Joy, gratitude, and forgiveness fosters strong connections with your kids
When I was expecting my first child, I heard about a friend of a friend who journaled every day, documenting her pregnancy with emotion-filled writing, poetry quotations, and personal reflection.
Another mom-to-be was doing a photo essay of her journey to motherhood.
I was puking my guts out for the first six months, so there was no journal, no photos, and much of the time food smelled like car exhaust. I felt like a failure for not creating some spectacularly special set of mementos illustrating the joy I felt at becoming a mom.
Does parenting failure ever end?
It wouldn’t be the last time I felt like I wasn’t cutting it in the parent department. Even now my adult kids would be happy to offer their personal assessment of my parental crimes.
Yet these adult kids are happy, healthy, and making their own way in life.
Hmmmmm. Happy and healthy …
That! In spite of the fact that I did not have a beautiful pregnancy journal and video to share with them, or that I didn’t take them to Disneyland and that the badges on their scout uniforms were barely attached because I used glue instead of stitching them down.
The bottom line: Life is in the little moments
As parents, it’s so easy to race through the days to get to the next big thing. A new milestone, a vacation, a birthday, the holidays, or just weekends.
There’s no way to get a handle on it all! That’s why we feel like failures!
Yet, developing a mindfulness habit—of simply stopping and noticing—allows us to capture the little moments that are truly worth being present for.
So whether you are already traveling along your mindful journey—or just beginning—the first thing to remember is this: You are right where you ought to be!
Here’s how you can always start right where you are, every day!
1. Find the Joy.
Chores are part of life, but life doesn’t have to be a chore. Put some music on and rock out while folding that 876th load of laundry.
Dance while you dust. See how fast you can make the bed. Sing while you put away the dishes.
You can also use chore time to be alone (no one will stop you from taking on chores by yourself) and get quiet and just breathe. Decide what things you really, really need done and then let the rest go.
Ain’t nobody judging.
2. Practice Gratitude.
The expression of gratitude goes a long way.
We all need to hear “thank you.” We thrive when appreciated. A well-written thank-you note for a thoughtful gift is lovely. But so is hearing “Thank you for setting the table” or “I am so glad you gassed up the car” or “Thank you for not pushing your brother out of this moving car.”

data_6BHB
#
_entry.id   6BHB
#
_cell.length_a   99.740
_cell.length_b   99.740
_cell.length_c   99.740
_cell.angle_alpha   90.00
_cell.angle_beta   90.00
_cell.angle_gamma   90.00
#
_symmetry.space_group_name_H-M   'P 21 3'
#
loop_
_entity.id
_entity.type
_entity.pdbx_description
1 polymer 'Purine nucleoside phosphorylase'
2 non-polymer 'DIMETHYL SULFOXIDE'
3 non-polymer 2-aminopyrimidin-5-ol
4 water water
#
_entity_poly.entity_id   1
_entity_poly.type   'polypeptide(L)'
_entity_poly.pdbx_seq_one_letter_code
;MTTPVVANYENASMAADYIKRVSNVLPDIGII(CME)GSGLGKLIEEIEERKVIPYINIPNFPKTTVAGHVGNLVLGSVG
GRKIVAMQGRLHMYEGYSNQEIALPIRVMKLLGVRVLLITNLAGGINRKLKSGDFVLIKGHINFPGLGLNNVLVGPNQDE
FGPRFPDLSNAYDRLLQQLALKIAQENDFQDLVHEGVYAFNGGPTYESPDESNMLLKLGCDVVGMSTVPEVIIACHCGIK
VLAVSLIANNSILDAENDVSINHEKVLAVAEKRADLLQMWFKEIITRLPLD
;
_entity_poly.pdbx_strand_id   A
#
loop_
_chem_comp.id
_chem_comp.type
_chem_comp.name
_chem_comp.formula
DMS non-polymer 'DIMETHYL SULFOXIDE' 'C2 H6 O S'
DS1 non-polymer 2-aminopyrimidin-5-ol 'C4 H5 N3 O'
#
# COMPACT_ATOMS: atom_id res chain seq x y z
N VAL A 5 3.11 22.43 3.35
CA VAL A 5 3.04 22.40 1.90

Learning to recognize what we have instead of what we are missing builds a foundation for happiness. Yes, a Lamborghini would be amazing, but there is no room for a car seat or soccer gear.
Appreciate the moment. Look for the good. Practice gratitude daily.
3. Forgive and Forget.
My 3-year-old nephew recently learned to say, “It was just an accident” and now uses it frequently to avoid any appearance of guilt or wrongdoing on his part. Smart kid. Say those magic words and all is forgiven.
Of course, some things are not an accident. Demonstrate forgiveness anyway. It does everybody good.
The “wronged” party gains nothing by holding onto the hurt/upset/anger. The “doer of deeds” doesn’t learn anything from angry outbursts or cold silence or the rehashing of past deeds.
Consequences may be necessary. Forgiveness is too.
4. Show Up.
Be present. Really present.
Yes, there is always a list of things that need to be accomplished. Or a screen enticing you with content and connections. Or work clamoring for your attention.
But practice being present. Listen. Make eye contact. The conversation, the board game, the impromptu skit, the movie you have seen 473 times may seem meaningless to you but may be everything in that moment to someone else.
5. Listen. Don’t Just Hear.
In a perfect world, everyone would say what they mean and mean what they say, and we would all live happily ever after in a universe of clarity, truth, and authenticity.
Is this kid actually sick or do they have an algebra test they haven’t studied for?
When someone lashes out, is it really anger or is it fear? The uttered word only tells part of the story. Read the body language too.
In “7 Things Mindful Families Do Differently,” Elisha Goldstein and Stefanie Goldstein encourage us to listen with curiosity, which, the Goldsteins say, “opens up more possibilities for fewer misunderstandings, more clarity, and greater connection (not to mention better outcomes).”
BONUS: No. 6
The best advice I can give?
You do you.
Because there is no one right way to do anything when it comes to parenting. I wish someone had explained that to me when I was a new parent.
Probably someone did, and I heard them but did not listen.